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Microsoft's Search Ally: Facebook

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Microsoft just added a potent ally in its uphill search battle vs. Google. That comrade in arms is none other than Facebook.

Bing, Microsoft's fast-growing search engine, will over the next few weeks begin featuring results that incorporate information from the social-networking behemoth. Data will include what users' friends have indicated they "like" via Facebook. The new product is called Liked Results.

For example, users searching for a particular movie will see results indicating which of their friends like or dislike that film. Similarly, folks searching for a restaurant in a particular neighborhood would see a list of area eateries that friends have listed on their Facebook profiles -- along with Bing's general search results. Bing will also surface relevant articles from the Web that users' friends have liked and shared via Facebook.

"This will profoundly change the way we use search," said Yusuf Mehdi, Microsoft's svp, online audience business, during a press event held on Wednesday at Microsoft's Silicon Valley Campus.

According to Microsoft executives, search to date has relied primarily on technology and algorithms to provide relevant results. Now, Bing searches will incorporate human guidance, albeit in an automated fashion.

"Search was built on a concept of these signals that told engines what was ... the most likely piece of information you wanted based on the words you entered," wrote Satya Nadella, Microsoft's svp, online services division in a blog post. "But the signals that engines have come to rely on to help you find what you're looking for are not really representative of those human connections and the role they play in making decisions in real life. So we asked ourselves: What if we could make your friend's opinions visible to you in a simple way when you're searching?"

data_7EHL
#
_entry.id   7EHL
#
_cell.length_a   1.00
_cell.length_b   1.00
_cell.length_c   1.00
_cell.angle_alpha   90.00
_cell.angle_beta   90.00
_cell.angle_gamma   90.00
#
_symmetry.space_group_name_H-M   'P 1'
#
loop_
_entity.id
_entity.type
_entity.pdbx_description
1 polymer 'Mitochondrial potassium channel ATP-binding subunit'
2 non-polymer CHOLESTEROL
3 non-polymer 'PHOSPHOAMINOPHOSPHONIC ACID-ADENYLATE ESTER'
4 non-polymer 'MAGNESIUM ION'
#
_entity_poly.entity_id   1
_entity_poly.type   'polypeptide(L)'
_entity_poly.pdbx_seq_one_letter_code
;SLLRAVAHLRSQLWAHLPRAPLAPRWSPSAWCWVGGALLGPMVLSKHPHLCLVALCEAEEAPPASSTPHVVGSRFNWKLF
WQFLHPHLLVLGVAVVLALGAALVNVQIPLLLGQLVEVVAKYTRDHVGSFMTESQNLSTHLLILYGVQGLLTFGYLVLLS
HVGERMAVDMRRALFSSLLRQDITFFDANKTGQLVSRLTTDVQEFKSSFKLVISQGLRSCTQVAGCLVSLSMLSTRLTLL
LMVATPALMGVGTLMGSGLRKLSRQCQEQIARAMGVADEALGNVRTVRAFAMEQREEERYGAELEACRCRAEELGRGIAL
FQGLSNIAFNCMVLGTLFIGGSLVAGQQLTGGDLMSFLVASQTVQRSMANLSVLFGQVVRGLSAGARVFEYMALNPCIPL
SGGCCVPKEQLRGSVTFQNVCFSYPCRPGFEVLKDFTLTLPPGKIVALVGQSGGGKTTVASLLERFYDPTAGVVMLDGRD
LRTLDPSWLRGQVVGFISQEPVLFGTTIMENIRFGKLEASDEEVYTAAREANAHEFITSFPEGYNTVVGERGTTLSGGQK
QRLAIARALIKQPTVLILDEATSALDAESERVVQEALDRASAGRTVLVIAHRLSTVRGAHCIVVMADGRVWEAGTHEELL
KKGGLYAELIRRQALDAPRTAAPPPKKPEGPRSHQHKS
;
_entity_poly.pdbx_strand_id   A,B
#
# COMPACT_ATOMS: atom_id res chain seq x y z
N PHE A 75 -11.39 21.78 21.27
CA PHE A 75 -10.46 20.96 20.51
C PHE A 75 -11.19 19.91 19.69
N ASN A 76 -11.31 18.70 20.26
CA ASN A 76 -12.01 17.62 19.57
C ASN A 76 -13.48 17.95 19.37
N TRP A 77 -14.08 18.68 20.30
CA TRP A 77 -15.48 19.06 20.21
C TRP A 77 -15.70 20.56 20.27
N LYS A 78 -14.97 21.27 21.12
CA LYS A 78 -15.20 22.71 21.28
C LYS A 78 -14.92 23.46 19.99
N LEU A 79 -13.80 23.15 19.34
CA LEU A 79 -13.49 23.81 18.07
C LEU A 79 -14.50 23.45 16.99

To further enhance security and user comfort, searchers will be notified about Liked Results prior to using Bing—and they will have the opportunity to disable the feature.

The new Facebook-driven search results will roll out over the next few weeks on Bing in the U.S. only. The company is almost sure to receive criticism from privacy groups and absorb some consumer outrage (among 500 million registered Facebook users, it's hard for the site to do anything without receiving complaints).

Perhaps anticipating criticism, during the press event Facebook CEO Mark Zuckerberg emphasized that only information users make public would be used to enhance their search results on Bing. (And Bing will not share users' search queries with Facebook.)

"If you've decided you don't want your music interests to be public, Bing won't have access to them," he said. "If you've decided you want your music interests to be public, Bing will have access to them. It's all public information."

However, while Facebook users willingly post all sorts of personal information publicly, they haven't necessarily signed on to have such data appear in search results.

Yet, Facebook has already endured numerous dustups with its user base over issues of privacy and control. It has successfully weathered those so far. That could of course change were the government to get involved. During a keynote interview at the Social Media Strategies conference in New York on Wednesday, David Kirkpatrick, author of the book The Facebook Effect, listed potential government regulation over monetization and privacy concerns as Facebook's biggest challenge going forward.

Regardless of how this plays out for Facebook, Wednesday's announcement can only be seen as a victory for Microsoft. Its fledgling search property now offers a function that Google currently does not. Plus, the company is able to bask in the glow of Facebook, which continues to rise in prominence among users and advertisers.

Besides Liked Results, Microsoft and Facebook have also partnered to make it easier for users to find people -- particularly old friends on Bing. Via the new Facebook Profile Search tool, users' Facebook friend circles will be factored in when they search for people on Bing. They'll also be able to message folks or add them as Facebook friends.